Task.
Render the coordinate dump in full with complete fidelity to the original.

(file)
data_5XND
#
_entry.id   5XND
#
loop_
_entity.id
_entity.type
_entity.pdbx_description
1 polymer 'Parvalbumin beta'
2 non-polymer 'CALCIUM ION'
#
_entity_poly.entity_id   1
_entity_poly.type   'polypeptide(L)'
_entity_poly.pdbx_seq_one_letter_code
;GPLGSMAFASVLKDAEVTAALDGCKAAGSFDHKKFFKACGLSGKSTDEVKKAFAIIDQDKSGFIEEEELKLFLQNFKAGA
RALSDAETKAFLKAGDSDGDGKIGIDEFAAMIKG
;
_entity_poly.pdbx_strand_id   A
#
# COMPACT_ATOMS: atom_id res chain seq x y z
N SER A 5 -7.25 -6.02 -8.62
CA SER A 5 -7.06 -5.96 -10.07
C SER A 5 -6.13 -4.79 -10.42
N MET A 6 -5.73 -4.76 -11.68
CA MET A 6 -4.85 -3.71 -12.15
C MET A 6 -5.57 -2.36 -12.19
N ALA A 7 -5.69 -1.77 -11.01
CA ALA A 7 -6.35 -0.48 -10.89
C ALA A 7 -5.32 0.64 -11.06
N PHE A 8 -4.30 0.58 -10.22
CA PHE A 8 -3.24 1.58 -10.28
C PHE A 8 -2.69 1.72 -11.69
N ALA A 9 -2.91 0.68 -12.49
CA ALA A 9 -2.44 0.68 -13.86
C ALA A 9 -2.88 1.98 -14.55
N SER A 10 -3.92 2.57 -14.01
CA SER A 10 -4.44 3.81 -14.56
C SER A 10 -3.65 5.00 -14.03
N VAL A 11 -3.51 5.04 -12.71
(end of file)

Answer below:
data_5XND
#
_entry.id   5XND
#
loop_
_entity.id
_entity.type
_entity.pdbx_description
1 polymer 'Parvalbumin beta'
2 non-polymer 'CALCIUM ION'
#
_entity_poly.entity_id   1
_entity_poly.type   'polypeptide(L)'
_entity_poly.pdbx_seq_one_letter_code
;GPLGSMAFASVLKDAEVTAALDGCKAAGSFDHKKFFKACGLSGKSTDEVKKAFAIIDQDKSGFIEEEELKLFLQNFKAGA
RALSDAETKAFLKAGDSDGDGKIGIDEFAAMIKG
;
_entity_poly.pdbx_strand_id   A
#
# COMPACT_ATOMS: atom_id res chain seq x y z
N SER A 5 -7.25 -6.02 -8.62
CA SER A 5 -7.06 -5.96 -10.07
C SER A 5 -6.13 -4.79 -10.42
N MET A 6 -5.73 -4.76 -11.68
CA MET A 6 -4.85 -3.71 -12.15
C MET A 6 -5.57 -2.36 -12.19
N ALA A 7 -5.69 -1.77 -11.01
CA ALA A 7 -6.35 -0.48 -10.89
C ALA A 7 -5.32 0.64 -11.06
N PHE A 8 -4.30 0.58 -10.22
CA PHE A 8 -3.24 1.58 -10.28
C PHE A 8 -2.69 1.72 -11.69
N ALA A 9 -2.91 0.68 -12.49
CA ALA A 9 -2.44 0.68 -13.86
C ALA A 9 -2.88 1.98 -14.55
N SER A 10 -3.92 2.57 -14.01
CA SER A 10 -4.44 3.81 -14.56
C SER A 10 -3.65 5.00 -14.03
N VAL A 11 -3.51 5.04 -12.71